FMCSA To Study Driver Involvement in Autonomous Trucks

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These trucks have handlers. And those handlers need to be trained.
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The Federal Motor Carrier Safety Administration is making the move to publish a study soon in the Federal Register, as an announcement that there will be driver simulator study. All with a bunch of questionnaires to evaluate how Commercial Motor Vehicle Drivers can interact with trucks utilizing automated driving systems.

The study is a newfound interest. It approaches the community as quickly as the NHTSA does when there’s been a recent investigation in autonomous technology as a crash occurred in the fleet from the TuSimple company, where operator engagement could’ve played a role. It might’ve even stopped the crash from happening.

The FMCSA believes that about 100 drivers are going to have fun taking part in the brand-new study, which is sure to examine effects cause by the non-driving secondary task engagement along with transfer of control as well as training for driver behavior in trucks equipment with Automated Driving Systems technology.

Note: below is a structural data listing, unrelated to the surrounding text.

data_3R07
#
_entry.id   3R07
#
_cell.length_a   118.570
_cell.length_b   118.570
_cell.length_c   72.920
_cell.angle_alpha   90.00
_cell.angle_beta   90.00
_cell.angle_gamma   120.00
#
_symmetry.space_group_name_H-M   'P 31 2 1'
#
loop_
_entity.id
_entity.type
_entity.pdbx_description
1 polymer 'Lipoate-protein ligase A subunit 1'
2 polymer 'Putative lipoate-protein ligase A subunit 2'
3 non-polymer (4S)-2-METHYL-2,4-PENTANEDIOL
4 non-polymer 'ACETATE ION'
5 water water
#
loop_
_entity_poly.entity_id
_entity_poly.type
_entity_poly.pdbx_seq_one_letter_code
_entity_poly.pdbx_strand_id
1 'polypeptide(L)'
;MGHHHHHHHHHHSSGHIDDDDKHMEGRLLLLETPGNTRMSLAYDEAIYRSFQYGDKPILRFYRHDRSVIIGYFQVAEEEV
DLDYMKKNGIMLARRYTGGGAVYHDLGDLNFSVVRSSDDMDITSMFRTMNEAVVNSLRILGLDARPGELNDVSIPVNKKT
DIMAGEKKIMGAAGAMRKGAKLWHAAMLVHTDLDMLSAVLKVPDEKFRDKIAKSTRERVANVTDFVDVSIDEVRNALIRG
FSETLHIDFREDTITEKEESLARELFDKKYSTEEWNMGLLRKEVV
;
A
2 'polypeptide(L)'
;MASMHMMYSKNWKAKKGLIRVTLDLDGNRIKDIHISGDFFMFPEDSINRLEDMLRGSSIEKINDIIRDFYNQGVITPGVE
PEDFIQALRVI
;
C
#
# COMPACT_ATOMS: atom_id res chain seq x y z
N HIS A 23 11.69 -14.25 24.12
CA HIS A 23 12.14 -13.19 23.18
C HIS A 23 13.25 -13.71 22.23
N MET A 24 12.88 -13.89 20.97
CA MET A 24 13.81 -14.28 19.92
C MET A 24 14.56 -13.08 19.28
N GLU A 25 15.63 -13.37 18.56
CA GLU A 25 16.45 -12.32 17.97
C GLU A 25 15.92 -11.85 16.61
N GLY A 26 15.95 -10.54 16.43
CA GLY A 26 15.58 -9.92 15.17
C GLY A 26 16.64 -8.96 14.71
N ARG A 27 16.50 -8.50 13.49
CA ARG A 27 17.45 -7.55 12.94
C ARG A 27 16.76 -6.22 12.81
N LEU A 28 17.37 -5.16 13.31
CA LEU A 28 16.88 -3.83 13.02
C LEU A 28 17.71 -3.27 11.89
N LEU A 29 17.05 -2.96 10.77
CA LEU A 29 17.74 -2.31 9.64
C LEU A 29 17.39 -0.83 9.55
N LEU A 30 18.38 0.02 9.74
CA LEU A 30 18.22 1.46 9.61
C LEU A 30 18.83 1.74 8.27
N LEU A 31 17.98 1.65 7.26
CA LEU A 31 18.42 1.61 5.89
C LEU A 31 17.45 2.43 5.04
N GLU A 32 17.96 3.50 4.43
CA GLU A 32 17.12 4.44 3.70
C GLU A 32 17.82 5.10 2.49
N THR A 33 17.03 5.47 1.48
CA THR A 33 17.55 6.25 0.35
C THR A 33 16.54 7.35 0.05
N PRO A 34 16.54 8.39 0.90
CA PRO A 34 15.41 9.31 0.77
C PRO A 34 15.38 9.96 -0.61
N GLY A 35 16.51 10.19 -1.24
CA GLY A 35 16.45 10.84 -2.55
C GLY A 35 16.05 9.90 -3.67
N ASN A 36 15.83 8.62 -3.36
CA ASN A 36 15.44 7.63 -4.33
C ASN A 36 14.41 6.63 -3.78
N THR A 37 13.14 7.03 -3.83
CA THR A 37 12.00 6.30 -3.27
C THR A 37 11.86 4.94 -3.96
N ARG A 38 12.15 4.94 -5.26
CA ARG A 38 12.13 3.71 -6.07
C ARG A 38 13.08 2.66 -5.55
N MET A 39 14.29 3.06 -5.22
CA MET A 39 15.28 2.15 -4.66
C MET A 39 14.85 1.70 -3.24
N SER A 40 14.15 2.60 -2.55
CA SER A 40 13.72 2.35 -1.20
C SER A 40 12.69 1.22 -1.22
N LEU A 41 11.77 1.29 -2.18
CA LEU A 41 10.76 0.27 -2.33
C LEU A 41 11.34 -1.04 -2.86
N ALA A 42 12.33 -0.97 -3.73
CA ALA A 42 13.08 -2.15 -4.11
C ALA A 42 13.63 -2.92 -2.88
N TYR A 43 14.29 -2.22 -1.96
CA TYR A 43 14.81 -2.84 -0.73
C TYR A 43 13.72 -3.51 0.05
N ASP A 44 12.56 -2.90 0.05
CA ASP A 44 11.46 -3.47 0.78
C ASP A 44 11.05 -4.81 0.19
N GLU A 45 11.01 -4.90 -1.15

Through the Federal Register Notice, both the Society of Automotive Engineers and the FMCSA agree that Level 3 and even Level 2 automated driving is still way too new to be relied on. For level 2 ADS trucks in particular, they may offer support for the driver’s needs, but the driver has to be driving at all times.

Engaging in non-driving secondary tasks is, as the FMCSA themselves have noticed, dangerous while driving as the operator may not be able to handle hazards in an appropriate way. As it turns out now, the FMCSA wants to snag even more data for the evaluation of driver readiness in order to have control in SAE L2 and L3 trucks. All while developing and testing a truck driver distraction training program to help out with driver readiness when the moment is hot.

The FMCSA knows what it’s doing.

It’s even been noticed that the White House Office of Management and Budget is still approving the information collection request, right before the study even starts.

In which case, about fifty drivers are approved to take part in the L2 sessions while another fifty handles the L3 sessions. And that’s not a terrible idea as it turns out being that the whole point of sessions like these are supposed to be training operators from afar to be able to manage autonomous driving technology that goes on freeways with real drivers in real cars. And therefore, navigate safely through the open road and it’s hazards.

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